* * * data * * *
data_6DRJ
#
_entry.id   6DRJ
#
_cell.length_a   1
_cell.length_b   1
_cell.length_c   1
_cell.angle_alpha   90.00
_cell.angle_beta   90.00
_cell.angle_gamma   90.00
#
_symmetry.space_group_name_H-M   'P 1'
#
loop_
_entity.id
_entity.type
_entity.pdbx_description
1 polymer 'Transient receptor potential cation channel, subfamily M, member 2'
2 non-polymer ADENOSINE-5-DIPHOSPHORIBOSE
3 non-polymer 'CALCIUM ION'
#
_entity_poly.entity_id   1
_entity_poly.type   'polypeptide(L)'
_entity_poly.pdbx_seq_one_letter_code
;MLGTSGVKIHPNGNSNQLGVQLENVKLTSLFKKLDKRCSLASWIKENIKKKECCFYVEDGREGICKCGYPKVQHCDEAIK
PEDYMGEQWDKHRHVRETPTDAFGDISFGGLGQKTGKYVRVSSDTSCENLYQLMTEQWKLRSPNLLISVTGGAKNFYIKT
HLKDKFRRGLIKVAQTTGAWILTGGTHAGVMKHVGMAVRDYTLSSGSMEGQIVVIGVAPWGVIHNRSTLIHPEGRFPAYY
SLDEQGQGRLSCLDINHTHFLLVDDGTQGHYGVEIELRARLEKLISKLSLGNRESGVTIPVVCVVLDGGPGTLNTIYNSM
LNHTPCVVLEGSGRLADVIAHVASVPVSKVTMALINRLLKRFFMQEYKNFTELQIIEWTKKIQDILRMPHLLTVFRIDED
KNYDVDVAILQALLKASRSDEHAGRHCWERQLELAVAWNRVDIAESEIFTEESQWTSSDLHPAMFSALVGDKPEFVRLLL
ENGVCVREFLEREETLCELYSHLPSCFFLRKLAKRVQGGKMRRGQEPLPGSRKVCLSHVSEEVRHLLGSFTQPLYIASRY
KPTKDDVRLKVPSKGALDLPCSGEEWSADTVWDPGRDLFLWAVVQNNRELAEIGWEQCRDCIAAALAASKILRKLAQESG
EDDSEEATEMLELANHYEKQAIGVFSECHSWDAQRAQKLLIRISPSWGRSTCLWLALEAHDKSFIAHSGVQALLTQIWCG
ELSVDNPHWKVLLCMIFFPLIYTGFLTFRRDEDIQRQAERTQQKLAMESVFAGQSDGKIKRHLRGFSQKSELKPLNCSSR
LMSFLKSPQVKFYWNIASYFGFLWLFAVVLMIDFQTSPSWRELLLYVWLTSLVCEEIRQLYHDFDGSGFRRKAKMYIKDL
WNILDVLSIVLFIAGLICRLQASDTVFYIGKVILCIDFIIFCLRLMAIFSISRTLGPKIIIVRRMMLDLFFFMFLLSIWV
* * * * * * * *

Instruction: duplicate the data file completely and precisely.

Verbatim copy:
data_6DRJ
#
_entry.id   6DRJ
#
_cell.length_a   1
_cell.length_b   1
_cell.length_c   1
_cell.angle_alpha   90.00
_cell.angle_beta   90.00
_cell.angle_gamma   90.00
#
_symmetry.space_group_name_H-M   'P 1'
#
loop_
_entity.id
_entity.type
_entity.pdbx_description
1 polymer 'Transient receptor potential cation channel, subfamily M, member 2'
2 non-polymer ADENOSINE-5-DIPHOSPHORIBOSE
3 non-polymer 'CALCIUM ION'
#
_entity_poly.entity_id   1
_entity_poly.type   'polypeptide(L)'
_entity_poly.pdbx_seq_one_letter_code
;MLGTSGVKIHPNGNSNQLGVQLENVKLTSLFKKLDKRCSLASWIKENIKKKECCFYVEDGREGICKCGYPKVQHCDEAIK
PEDYMGEQWDKHRHVRETPTDAFGDISFGGLGQKTGKYVRVSSDTSCENLYQLMTEQWKLRSPNLLISVTGGAKNFYIKT
HLKDKFRRGLIKVAQTTGAWILTGGTHAGVMKHVGMAVRDYTLSSGSMEGQIVVIGVAPWGVIHNRSTLIHPEGRFPAYY
SLDEQGQGRLSCLDINHTHFLLVDDGTQGHYGVEIELRARLEKLISKLSLGNRESGVTIPVVCVVLDGGPGTLNTIYNSM
LNHTPCVVLEGSGRLADVIAHVASVPVSKVTMALINRLLKRFFMQEYKNFTELQIIEWTKKIQDILRMPHLLTVFRIDED
KNYDVDVAILQALLKASRSDEHAGRHCWERQLELAVAWNRVDIAESEIFTEESQWTSSDLHPAMFSALVGDKPEFVRLLL
ENGVCVREFLEREETLCELYSHLPSCFFLRKLAKRVQGGKMRRGQEPLPGSRKVCLSHVSEEVRHLLGSFTQPLYIASRY
KPTKDDVRLKVPSKGALDLPCSGEEWSADTVWDPGRDLFLWAVVQNNRELAEIGWEQCRDCIAAALAASKILRKLAQESG
EDDSEEATEMLELANHYEKQAIGVFSECHSWDAQRAQKLLIRISPSWGRSTCLWLALEAHDKSFIAHSGVQALLTQIWCG
ELSVDNPHWKVLLCMIFFPLIYTGFLTFRRDEDIQRQAERTQQKLAMESVFAGQSDGKIKRHLRGFSQKSELKPLNCSSR
LMSFLKSPQVKFYWNIASYFGFLWLFAVVLMIDFQTSPSWRELLLYVWLTSLVCEEIRQLYHDFDGSGFRRKAKMYIKDL
WNILDVLSIVLFIAGLICRLQASDTVFYIGKVILCIDFIIFCLRLMAIFSISRTLGPKIIIVRRMMLDLFFFMFLLSIWV